Deckbuilding comes to life in Hand of Fate! An infinitely replayable series of quests - earn new cards, build your deck, then try to defeat it! In a cabin at the end of the world, the game of life and death is played. Draw your cards, play your hand, and discover your fate.
User reviews:
Very Positive (333 reviews) - 90% of the 333 user reviews in the last 30 days are positive.
Very Positive (3,570 reviews) - 91% of the 3,570 user reviews for this game are positive.
Release Date: Feb 17, 2015

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July 4

Limited edition Hand of Fate physical copy!

Our good friends at Indiebox have announced their game for this month - Hand of Fate!

If you haven't heard of Indiebox, they do small run, collectors edition boxed sets of indie games, filled with cool collectables.

We've worked closely with them to put together a Hand of Fate edition we're super excited about. If you want to get your hands on it, you have until the middle of the month to subscribe.

You can see some great unboxings of previous editions that will give you a good idea of how an Indiebox looks.

13 comments Read more


“A surprisingly fun and original experience that comes together admirably.”
8.75 – Game Informer

“This is definitely the surprise of the year so far and gets better with every run.”
9.0 – Game Insider

“Hand of Fate is an extraordinary example of the best that indie development, Kickstarter, and Steam Early Access have to offer.”
4.5/5 – Game Revolution

About This Game

"Words fail me at describing just how seamlessly Defiant Development managed to blend the tailored experience aspect of deck building games with the hack-and-slash excitement of action-RPGs." - The Escapist

"If you are a fan of either old school adventure books, Gauntlet from its glory days, collectible card games, Rogue or just general fantasy, this game is for you" - Gamestyle 9/10

"Whether you are a CCG veteran or not, you need to play this game…right now!" - Godisageek 9/10

"Defiant Development’s newest project feels like playing a customizable card game, Dungeons & Dragons, and Batman: Arkham Asylum all at the same time; if that idea doesn’t excite you, then I have no idea what will." Gaming Union 9/10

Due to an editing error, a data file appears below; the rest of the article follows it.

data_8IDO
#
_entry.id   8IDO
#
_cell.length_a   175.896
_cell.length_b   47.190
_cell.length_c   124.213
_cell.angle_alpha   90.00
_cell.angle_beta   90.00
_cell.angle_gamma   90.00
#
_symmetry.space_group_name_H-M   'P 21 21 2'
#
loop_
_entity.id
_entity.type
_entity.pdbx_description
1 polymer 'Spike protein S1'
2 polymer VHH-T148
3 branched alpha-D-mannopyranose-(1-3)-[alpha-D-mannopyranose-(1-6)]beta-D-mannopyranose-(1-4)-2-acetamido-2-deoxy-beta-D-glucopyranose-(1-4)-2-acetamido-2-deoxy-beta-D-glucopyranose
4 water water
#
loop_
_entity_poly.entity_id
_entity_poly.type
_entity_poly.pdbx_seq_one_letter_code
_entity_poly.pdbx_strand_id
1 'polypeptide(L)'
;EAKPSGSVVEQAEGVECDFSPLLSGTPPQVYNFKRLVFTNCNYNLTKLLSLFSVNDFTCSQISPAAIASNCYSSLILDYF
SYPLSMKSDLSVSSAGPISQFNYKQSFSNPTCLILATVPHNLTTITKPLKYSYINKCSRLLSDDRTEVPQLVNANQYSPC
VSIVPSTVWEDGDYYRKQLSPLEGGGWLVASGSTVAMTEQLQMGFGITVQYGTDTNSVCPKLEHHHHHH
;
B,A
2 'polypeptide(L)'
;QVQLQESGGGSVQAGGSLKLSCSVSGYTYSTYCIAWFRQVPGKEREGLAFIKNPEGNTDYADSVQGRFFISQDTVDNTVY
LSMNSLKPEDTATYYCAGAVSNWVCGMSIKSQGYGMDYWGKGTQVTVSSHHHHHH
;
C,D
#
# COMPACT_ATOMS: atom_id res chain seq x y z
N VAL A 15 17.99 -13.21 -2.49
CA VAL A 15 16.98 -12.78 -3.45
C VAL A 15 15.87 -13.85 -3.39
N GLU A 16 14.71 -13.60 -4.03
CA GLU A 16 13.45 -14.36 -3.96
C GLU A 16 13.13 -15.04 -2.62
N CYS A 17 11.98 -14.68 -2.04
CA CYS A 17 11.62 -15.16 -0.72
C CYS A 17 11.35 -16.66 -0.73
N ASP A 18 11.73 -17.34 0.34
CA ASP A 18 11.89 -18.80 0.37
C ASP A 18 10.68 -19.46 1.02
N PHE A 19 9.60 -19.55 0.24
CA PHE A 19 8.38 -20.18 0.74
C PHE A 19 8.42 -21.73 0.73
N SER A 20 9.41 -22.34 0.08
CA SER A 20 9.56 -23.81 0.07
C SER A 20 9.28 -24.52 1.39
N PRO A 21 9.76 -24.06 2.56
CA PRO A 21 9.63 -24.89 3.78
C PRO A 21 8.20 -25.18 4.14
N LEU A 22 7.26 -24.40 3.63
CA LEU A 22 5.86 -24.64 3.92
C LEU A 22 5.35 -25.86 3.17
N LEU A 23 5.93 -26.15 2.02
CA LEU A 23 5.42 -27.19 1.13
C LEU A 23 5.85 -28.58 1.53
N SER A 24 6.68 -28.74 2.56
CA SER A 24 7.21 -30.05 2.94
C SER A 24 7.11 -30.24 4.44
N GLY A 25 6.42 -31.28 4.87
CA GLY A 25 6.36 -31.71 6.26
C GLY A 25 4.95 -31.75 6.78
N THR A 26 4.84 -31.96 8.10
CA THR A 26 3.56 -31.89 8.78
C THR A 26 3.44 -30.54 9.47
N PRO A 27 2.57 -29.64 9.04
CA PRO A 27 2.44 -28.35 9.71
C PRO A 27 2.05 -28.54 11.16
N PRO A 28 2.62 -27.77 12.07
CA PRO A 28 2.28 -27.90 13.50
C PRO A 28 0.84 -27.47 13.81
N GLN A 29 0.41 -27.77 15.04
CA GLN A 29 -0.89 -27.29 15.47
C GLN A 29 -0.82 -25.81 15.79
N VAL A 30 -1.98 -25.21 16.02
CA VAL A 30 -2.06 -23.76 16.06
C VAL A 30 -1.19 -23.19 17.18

Deckbuilding comes to life in Hand of Fate!

An infinitely replayable series of quests - earn new cards, build your deck, then try to defeat it!

Beyond the thirteen gates at the end of the world, the game of life and death is played. Draw your cards, play your hand, and discover your fate. Hand of Fate is a hybrid roguelike/action-RPG/deck builder, in which the player builds a set of cards into a deck, which is then used to deal out the dungeon floors through which they adventure. Upon entering a combat, all of the cards the player has collected fly into their hands as fully modeled 3D assets, and combat begins.

Build your deck, enter the world of Hand of Fate, and prepare to face the Ace of Skulls.

Key Features
* Tabletop card game brought to vivid life.
* A unique take on roguelike gameplay.
* Visceral action-RPG combat.
* Game changing gear and items make every play through unique.
* Hundreds of encounters, items, armor, weapons, artifacts, and mysteries to unlock.
* Unique deck building mechanics let you customise your own adventure, as you seek to defeat the Jack, Queen and King of each suit.

Microsoft Xbox 360® Controller (or equivalent) is recommended.

System Requirements

Mac OS X
SteamOS + Linux
    • OS: Windows 7/8/8.1/XP/Vista (32 or 64 bit)
    • Processor: 2.4ghz Intel Core 2 Duo or equivalent
    • Memory: 4 GB RAM
    • Graphics: Nvidia 260 GTS or Radeon HD 4850 - 512 MB of VRAM
    • DirectX: Version 9.0c
    • Storage: 5 GB available space
    • Sound Card: DirectX compatible sound card
    • OS: Windows 7/8/8.1 (64bit)
    • Processor: 2.66GHz Intel Core i7
    • Memory: 4 GB RAM
    • Graphics: Nvidia 460 GTX / Radeon 5770 - 1 GB of VRAM
    • DirectX: Version 9.0c
    • Storage: 5 GB available space
    • Sound Card: DirectX compatible sound card
    • OS: Mac OSX 10.5 or higher
    • Processor: 2.4GHz Intel Core i5
    • Memory: 4 GB RAM
    • Graphics: NVIDIA GeForce GT 300 Series or Radeon equivalent
    • Storage: 5 GB available space
    • OS: Mac OSX 10.5 or higher
    • Processor: 2.66GHz Intel Core i7
    • Memory: 4 GB RAM
    • Graphics: NVIDIA GeForce GT 400 Series or Radeon equivalent
    • Storage: 5 GB available space
    • OS: Ubuntu 12.04 or later
    • Processor: 2.4ghz Intel Core 2 Duo or equivalent
    • Memory: 4 GB RAM
    • Graphics: Nvidia 260 GTS or Radeon HD 4850 - 512 MB of VRAM
    • Storage: 5 GB available space
    • OS: Ubuntu 12.04 or later
    • Processor: Intel i5 series or equivalent
    • Memory: 4 GB RAM
    • Graphics: Nvidia 460 GTX / Radeon 5770 - 1 GB of VRAM
    • Storage: 5 GB available space
Customer reviews
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Very Positive (333 reviews)
Very Positive (3,570 reviews)
Recently Posted
( 23.3 hrs on record )
Posted: July 24